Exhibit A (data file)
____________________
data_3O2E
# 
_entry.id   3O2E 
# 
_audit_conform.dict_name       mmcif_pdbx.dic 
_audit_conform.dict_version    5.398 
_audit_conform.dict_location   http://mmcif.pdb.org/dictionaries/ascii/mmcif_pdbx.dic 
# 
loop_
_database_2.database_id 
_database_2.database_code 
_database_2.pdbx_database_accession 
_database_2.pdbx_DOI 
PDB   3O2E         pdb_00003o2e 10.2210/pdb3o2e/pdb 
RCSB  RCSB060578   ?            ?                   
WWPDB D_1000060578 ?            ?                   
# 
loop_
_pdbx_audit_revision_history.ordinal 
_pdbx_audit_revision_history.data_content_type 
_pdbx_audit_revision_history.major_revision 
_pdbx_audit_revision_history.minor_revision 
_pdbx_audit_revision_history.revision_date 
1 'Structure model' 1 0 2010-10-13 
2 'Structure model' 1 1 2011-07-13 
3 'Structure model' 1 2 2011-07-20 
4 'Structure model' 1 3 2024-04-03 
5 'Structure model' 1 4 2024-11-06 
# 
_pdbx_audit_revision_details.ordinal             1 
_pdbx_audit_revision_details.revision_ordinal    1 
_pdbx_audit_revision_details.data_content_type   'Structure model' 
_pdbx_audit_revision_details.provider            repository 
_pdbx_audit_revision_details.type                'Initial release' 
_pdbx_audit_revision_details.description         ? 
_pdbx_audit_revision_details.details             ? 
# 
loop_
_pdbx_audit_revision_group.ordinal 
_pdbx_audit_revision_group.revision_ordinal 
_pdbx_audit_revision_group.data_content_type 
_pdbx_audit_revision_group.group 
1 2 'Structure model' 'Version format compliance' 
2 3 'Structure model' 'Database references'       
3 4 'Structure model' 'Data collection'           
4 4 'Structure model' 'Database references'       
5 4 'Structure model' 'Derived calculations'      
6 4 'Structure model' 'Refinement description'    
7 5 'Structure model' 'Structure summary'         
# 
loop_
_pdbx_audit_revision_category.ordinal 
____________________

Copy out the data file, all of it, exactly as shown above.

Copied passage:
data_3O2E
# 
_entry.id   3O2E 
# 
_audit_conform.dict_name       mmcif_pdbx.dic 
_audit_conform.dict_version    5.398 
_audit_conform.dict_location   http://mmcif.pdb.org/dictionaries/ascii/mmcif_pdbx.dic 
# 
loop_
_database_2.database_id 
_database_2.database_code 
_database_2.pdbx_database_accession 
_database_2.pdbx_DOI 
PDB   3O2E         pdb_00003o2e 10.2210/pdb3o2e/pdb 
RCSB  RCSB060578   ?            ?                   
WWPDB D_1000060578 ?            ?                   
# 
loop_
_pdbx_audit_revision_history.ordinal 
_pdbx_audit_revision_history.data_content_type 
_pdbx_audit_revision_history.major_revision 
_pdbx_audit_revision_history.minor_revision 
_pdbx_audit_revision_history.revision_date 
1 'Structure model' 1 0 2010-10-13 
2 'Structure model' 1 1 2011-07-13 
3 'Structure model' 1 2 2011-07-20 
4 'Structure model' 1 3 2024-04-03 
5 'Structure model' 1 4 2024-11-06 
# 
_pdbx_audit_revision_details.ordinal             1 
_pdbx_audit_revision_details.revision_ordinal    1 
_pdbx_audit_revision_details.data_content_type   'Structure model' 
_pdbx_audit_revision_details.provider            repository 
_pdbx_audit_revision_details.type                'Initial release' 
_pdbx_audit_revision_details.description         ? 
_pdbx_audit_revision_details.details             ? 
# 
loop_
_pdbx_audit_revision_group.ordinal 
_pdbx_audit_revision_group.revision_ordinal 
_pdbx_audit_revision_group.data_content_type 
_pdbx_audit_revision_group.group 
1 2 'Structure model' 'Version format compliance' 
2 3 'Structure model' 'Database references'       
3 4 'Structure model' 'Data collection'           
4 4 'Structure model' 'Database references'       
5 4 'Structure model' 'Derived calculations'      
6 4 'Structure model' 'Refinement description'    
7 5 'Structure model' 'Structure summary'         
# 
loop_
_pdbx_audit_revision_category.ordinal 